Standing at the edge of a wind-swept pond near Camping World RV Center in East Ridge on a December afternoon, Skip Steagall has the calm face of a fisherman waiting for a nibble.
But inside his 76-year-old brain, there is a lot going on as he maneuvers his one-meter-long, radio-controlled sailboat around buoys deployed in the steel gray waters. He's thinking about wind speed and direction, the setup of the boat's radio-controlled rigging and the turning radius of the 7-pound craft.
Last month, Steagall, a retired audio and video technician living in Dayton, Tennessee, became the rock star of the Chattanooga Model Boat Club by notching a national championship in the Sea Wind class of model sailboats. Meanwhile, his wife, Ann, who is also an RC boat hobbyist, came in sixth in the competition, which was held in Naples, Florida.
Asked if it was gratifying to win a national championship, Steagall responded energetically.
"Damn straight," he blurted with a laugh.
His answer was short, but observers say a lot went into that competition on Nov. 9-10 in Naples, where Steagall smoked competitors across the nation to win the glass cup.
Steagall is one of about a dozen serious RC boat racers that gather at the ponds off Interstate 75 on a weekly basis as part of the Chattanooga Model Boat Club.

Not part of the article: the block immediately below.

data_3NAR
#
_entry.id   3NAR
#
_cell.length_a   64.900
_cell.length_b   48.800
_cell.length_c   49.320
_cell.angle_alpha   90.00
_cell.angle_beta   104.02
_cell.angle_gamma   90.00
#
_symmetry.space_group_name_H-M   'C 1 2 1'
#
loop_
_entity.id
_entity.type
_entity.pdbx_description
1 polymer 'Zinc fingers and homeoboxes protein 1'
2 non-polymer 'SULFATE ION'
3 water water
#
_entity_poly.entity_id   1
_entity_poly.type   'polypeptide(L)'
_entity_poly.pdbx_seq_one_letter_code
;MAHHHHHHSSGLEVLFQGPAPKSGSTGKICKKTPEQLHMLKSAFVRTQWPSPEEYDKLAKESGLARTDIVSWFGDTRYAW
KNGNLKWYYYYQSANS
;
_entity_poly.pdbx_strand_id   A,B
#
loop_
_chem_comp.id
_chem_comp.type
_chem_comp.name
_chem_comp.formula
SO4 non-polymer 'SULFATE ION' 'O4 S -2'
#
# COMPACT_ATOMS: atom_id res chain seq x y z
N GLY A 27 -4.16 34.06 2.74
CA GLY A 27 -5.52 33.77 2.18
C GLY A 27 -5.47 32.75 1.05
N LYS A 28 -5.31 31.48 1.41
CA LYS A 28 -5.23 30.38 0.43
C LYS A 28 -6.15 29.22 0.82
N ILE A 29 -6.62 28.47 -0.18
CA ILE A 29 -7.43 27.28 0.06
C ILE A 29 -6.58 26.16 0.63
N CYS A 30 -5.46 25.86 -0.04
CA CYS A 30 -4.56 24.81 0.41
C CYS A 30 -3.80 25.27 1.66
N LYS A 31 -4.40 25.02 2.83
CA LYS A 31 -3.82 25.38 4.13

Charlie Roberson, a retired U.S. Coast Guard veteran and president of the boat club, said the group formed about 20 years ago around a core of serious boat builders. Almost every weekend afternoon, they gather to participate in a hobby that is both relaxing and hyper-competitive.
Skip and Ann Steagall, who moved to Southeast Tennessee from Phoenix, Arizona, are at the Camping World RV Center ponds almost every weekend that they are not traveling to an RC-boat regatta in another city.
"It's something we can do on weekends to spend time together," Ann said.
Before starting to race sailboats, Skip said, he spent years piloting radio-controlled airplanes, and later dabbled in RC speedboats that can go up to 60 miles per hour. Now he has grown to love the more sedate, and cerebral, sailboat class.
The Chattanooga Model Boat Club is constantly recruiting new members, said Roberson, noting that RC sailing is addictive once you sample the hobby. Boats like the ones the Steagalls and Roberson sail cost about $400, they said.
The nationals for Sea Wind class sailboats in Naples featured about a dozen top racers from around the United States. The competition is based on cumulative points earned in about 30 heats, which can take from five to 10 minutes each. Skip won almost a third of the heats on his way to victory.
"He is phenomenal at setting up sails based on wind conditions," said Roberson of his friend.
Winds were strong in Naples, whipping at about 20 miles per hour, and Skip won the event going away.
"The last four races, I killed it," he recalled.
For more information on how to view or sample the RC sailboat hobby, contact Charlie Roberson at 423-718-0090.
Contact Mark Kennedy at email@example.com or 423-757-6645.